Oracle Corp. (ORCL) announced a new data center hardware strategy that lowers the prices of its products to increase adoption of its software.

Chairman Larry Ellison announced the fifth generation of the company’s suite of engineered systems products on Wednesday at an event at Oracle’s headquarters in Redwood City, California. The new products, pairing Oracle’s self-designed hardware and software, will compete with systems from traditional vendors such as Cisco Systems Inc. (CSCO) and EMC Corp. by being priced lower than the competition, Ellison said.

“Our new strategy is highest performance, lowest list price, best cost performance,” Ellison said.

The new products continue Oracle’s strategy of tightly coupling hardware with software to foster long-term customers. While the hardware division produced just 14 percent of Oracle’s $38.3 billion in 2014 fiscal year revenue, the company typically uses the machines to bundle in its enterprise software, providing a boost to total sales.

“Customers are just more satisfied when they run our engineered systems, so that will tend to produce repeat customers both on the hardware and the software side,” Juan Loaiza, senior vice president of Oracle’s Systems Technology division, told analysts and reporters after the event.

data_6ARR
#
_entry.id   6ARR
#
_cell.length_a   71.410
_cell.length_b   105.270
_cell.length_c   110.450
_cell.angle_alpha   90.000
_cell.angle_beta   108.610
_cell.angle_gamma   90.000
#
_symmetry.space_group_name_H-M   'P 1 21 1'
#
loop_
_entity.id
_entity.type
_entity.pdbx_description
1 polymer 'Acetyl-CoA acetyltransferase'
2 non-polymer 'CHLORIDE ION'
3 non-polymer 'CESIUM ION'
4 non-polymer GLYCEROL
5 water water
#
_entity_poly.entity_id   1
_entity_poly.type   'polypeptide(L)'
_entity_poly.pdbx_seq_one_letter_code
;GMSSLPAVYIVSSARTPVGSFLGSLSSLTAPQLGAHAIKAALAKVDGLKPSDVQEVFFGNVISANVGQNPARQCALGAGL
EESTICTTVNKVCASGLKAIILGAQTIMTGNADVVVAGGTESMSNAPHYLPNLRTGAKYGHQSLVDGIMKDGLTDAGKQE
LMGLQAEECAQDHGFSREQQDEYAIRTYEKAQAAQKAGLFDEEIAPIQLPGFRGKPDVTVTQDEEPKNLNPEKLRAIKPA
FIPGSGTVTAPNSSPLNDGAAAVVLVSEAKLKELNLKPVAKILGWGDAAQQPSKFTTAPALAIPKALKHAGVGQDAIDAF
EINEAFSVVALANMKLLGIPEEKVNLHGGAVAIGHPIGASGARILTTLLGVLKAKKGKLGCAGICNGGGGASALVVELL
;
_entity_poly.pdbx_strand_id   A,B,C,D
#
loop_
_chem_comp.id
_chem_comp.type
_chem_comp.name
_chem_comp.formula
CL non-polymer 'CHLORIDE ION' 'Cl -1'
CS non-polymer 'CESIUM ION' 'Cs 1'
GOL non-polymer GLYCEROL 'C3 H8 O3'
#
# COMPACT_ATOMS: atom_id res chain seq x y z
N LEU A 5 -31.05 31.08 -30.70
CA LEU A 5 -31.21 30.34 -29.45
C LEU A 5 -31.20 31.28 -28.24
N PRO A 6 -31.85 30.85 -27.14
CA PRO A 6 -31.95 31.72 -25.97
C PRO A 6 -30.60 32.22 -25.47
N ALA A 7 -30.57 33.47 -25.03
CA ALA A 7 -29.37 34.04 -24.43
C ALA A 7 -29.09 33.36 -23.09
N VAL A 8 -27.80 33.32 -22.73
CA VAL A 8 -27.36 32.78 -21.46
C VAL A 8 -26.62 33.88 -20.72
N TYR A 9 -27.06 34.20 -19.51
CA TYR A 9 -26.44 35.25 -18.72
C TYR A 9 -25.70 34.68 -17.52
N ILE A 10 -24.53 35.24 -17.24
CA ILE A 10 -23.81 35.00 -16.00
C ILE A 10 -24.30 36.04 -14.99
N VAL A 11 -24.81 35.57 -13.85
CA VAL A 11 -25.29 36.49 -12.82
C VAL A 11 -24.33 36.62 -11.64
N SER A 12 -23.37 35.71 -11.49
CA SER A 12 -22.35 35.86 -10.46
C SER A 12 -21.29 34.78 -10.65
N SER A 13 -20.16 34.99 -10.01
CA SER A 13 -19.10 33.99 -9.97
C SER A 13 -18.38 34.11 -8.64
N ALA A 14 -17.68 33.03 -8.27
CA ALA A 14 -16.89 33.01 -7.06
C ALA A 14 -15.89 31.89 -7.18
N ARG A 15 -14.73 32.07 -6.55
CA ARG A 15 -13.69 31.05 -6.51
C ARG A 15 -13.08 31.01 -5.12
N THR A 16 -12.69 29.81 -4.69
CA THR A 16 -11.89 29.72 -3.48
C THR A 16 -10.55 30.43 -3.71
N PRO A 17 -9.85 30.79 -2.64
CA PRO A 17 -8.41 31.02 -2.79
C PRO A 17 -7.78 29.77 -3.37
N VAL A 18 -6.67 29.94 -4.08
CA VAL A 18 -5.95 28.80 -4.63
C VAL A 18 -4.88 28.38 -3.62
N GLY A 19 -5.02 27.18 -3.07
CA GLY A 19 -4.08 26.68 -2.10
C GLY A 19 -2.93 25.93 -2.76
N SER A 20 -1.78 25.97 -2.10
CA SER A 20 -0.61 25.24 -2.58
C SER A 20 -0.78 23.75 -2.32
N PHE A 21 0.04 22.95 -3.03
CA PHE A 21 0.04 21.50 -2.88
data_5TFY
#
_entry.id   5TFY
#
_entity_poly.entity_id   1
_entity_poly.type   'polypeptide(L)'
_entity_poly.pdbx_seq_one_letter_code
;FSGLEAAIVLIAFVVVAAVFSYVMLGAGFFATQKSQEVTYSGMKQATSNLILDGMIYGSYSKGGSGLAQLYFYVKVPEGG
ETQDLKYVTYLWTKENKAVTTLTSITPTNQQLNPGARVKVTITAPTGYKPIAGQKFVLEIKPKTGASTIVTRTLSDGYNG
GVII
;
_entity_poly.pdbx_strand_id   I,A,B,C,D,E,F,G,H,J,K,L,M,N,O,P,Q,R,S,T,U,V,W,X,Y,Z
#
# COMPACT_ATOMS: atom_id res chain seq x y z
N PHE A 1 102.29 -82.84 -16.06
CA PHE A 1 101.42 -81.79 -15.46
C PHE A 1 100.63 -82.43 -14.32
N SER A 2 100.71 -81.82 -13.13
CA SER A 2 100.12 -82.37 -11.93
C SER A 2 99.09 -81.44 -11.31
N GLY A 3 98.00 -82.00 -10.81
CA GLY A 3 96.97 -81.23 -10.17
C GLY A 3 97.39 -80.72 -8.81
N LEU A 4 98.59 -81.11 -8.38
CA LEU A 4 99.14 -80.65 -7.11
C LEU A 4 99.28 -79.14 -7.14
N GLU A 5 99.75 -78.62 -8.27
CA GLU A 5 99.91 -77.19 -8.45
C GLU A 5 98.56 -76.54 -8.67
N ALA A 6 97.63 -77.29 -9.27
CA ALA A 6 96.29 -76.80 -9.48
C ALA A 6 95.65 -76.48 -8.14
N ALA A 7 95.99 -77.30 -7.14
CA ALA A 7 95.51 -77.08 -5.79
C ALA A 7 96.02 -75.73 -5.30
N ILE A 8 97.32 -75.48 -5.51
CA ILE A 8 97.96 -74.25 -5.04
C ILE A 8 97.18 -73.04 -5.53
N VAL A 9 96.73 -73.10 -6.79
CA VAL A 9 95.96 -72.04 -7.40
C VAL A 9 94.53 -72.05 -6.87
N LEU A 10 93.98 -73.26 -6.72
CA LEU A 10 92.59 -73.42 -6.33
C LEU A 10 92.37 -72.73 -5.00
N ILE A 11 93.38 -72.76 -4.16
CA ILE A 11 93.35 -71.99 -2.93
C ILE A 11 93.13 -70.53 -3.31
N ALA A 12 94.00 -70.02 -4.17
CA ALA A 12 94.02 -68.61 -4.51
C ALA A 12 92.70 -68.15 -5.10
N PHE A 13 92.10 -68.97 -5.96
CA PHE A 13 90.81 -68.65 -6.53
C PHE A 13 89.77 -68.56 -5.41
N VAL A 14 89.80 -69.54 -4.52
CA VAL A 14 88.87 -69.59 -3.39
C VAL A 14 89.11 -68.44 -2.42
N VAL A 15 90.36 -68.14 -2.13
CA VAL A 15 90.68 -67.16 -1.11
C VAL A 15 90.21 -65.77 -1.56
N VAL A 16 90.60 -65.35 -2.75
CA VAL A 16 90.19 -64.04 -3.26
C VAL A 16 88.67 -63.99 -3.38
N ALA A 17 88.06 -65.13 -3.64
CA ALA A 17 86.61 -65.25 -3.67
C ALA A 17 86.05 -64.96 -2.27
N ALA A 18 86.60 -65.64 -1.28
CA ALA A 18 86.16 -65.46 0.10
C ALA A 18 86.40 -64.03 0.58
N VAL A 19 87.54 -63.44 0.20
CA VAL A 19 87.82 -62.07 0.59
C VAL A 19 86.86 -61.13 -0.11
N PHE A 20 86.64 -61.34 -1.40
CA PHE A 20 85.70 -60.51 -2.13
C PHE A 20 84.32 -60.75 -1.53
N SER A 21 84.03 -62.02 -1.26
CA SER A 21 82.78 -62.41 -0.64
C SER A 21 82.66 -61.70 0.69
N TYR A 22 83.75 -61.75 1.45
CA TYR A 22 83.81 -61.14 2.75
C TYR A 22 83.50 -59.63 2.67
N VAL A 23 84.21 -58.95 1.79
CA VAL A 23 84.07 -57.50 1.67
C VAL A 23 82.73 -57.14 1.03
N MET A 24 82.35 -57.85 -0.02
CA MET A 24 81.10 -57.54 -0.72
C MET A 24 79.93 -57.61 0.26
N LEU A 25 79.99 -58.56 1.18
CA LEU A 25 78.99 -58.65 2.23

Cisco said its alliance with EMC in the “converged infrastructure” market has made it the No. 1 vendor.

“Oracle has a lot of catching up to do,” said Paul Perez, a vice president at Cisco. A representative for EMC didn’t respond to a request for comment.

Hardware, Software

Oracle has invested in more products that tie its hardware to software, creating a loose classification of “engineered systems.” Sales of those systems rose in the “double digits” last quarter, Chief Executive Officer Mark Hurd said in a December conference call.

Oracle is the world’s largest database software company and one of the biggest providers of business programs. Today’s event is the company’s first substantial new product unveiling since Ellison stepped down as CEO last September. Hurd and Safra Catz were promoted to CEOs.

Oracle declined about 1 percent to $43.49 at the close in New York before Ellison’s presentation and was little changed in extended trading. The shares gained 14 percent in the past 12 months.

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